Getting a Head Start on Open Enrollment
As open enrollment is right around the corner, now is the time to gear up to maximize employee enrollment, help them make the best selections for their own personal circumstances, and stay compliant with relevant laws and regulations.
It’s a lot to take in as uncertainty has been a constant during the last few years with the COVID-19 pandemic and its lingering effects on people’s health and the economy.
Still, since health coverage and other employee benefits are an important part of your compensation package — and your competitive edge for talent — it’s important that you get it right, particularly now with the intense competition for talent.
Here are some pointers to make open enrollment fruitful for your staff and your organization.
Review what you did last year
Review the results of the previous year’s open enrollment efforts to make sure the process and the perks remain relevant and useful to workers. How effective were various approaches and communication channels, and did people give any feedback about the process itself?
Start early with notifications
You should give your employees notice at least a month before open enrollment to let them know it’s coming, as well as provide them with information on the various plans you are offering. Encourage them to read the information and come to your human resources point person with questions.
Help them sort through plans
You should be able to help them figure out which plan features fit their needs, and how much the plans will cost them out of their paycheck. Use technology to your advantage, particularly any registration portal that your plan provider offers. Provide a single landing page for all enrollment applications.
That said, you should hold meetings on the plans and also put notices in your employees’ paycheck envelopes.
Communicate to your staff any changes to a health plan’s benefits for the 2023 plan year through an updated summary plan description or a summary of material modifications.
Confirm that their open enrollment materials contain certain required participant notices, when applicable – such as the summary of benefits and coverage.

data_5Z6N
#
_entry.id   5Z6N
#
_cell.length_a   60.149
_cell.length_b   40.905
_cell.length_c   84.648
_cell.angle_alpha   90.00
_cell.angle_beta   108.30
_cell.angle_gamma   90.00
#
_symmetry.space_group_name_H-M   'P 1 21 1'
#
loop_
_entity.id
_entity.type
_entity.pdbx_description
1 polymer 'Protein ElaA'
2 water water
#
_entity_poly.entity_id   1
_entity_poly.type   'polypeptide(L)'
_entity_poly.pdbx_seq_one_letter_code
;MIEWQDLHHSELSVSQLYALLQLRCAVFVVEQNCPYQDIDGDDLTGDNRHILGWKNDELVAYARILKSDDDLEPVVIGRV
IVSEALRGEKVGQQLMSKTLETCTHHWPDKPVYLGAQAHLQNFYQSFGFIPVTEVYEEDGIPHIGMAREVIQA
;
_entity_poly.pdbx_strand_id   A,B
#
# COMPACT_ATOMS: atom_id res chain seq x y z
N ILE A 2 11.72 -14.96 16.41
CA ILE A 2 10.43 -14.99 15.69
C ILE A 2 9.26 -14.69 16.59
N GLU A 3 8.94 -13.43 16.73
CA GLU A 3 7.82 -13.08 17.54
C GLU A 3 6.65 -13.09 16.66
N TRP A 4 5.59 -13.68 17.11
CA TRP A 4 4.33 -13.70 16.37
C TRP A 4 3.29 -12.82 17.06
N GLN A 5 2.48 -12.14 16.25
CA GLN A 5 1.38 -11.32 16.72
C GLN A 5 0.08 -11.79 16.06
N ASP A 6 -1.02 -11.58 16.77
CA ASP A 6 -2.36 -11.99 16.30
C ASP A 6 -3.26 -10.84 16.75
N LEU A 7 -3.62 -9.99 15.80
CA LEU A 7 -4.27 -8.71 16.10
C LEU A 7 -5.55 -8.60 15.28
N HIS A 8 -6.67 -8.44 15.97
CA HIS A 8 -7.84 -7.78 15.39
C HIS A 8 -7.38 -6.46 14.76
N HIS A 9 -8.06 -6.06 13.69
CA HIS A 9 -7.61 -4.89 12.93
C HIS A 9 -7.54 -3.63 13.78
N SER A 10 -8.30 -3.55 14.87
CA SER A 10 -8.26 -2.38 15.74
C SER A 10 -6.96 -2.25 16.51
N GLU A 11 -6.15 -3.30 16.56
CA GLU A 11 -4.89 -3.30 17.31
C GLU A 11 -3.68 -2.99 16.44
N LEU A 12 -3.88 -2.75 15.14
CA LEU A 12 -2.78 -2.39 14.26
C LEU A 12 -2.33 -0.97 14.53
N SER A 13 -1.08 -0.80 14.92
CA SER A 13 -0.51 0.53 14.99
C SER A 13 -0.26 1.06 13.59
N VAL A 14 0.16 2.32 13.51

Check grandfathered status
A grandfathered plan is one that was in existence when the Affordable Care Act was enacted on March 23, 2010 and is thus exempt from some of the law’s requirements. If you make certain changes to your plan that go beyond permitted guidelines, the plan is no longer grandfathered.
If you have a grandfathered plan, talk to us to confirm whether it will maintain its grandfathered status for the 2023 plan year. If it is, you must notify your employees of the plan status. If it’s not, you need to confirm with us that your plan comports with the ACA in terms of benefits offered.
ACA affordability standard
Under the ACA’s employer shared responsibility rules, applicable large employers must offer “affordable” plans, based on a percentage of the employee’s household income. For plan years that begin on or after Jan. 1, 2023, the affordability percentage is 9.12% of household income. At least one of your plans must meet this threshold.
The ACA’s out-of-pocket maximum applies to all non-grandfathered group health plans. The limit for 2023 plans is $9,100 for self-only coverage and $18,200 for family coverage.
Make sure your plans are in line with these figures.
Consider also including the following notices:
- Initial COBRA notice.
- HIPAA notice. This may be included in the plan’s summary plan description.
- Notice of HIPAA special enrollment rights.
- HIPAA privacy notice.
- Summary plan description.
- Medicare Part D notices.
Get spouses involved
Benefits enrollment is a family affair, so getting spouses involved is critical. You should encourage your employees to share the health plan information with their spouses so they can make informed decisions on their health insurance together.
Also encourage any spouses who have questions to schedule an appointment to get questions answered.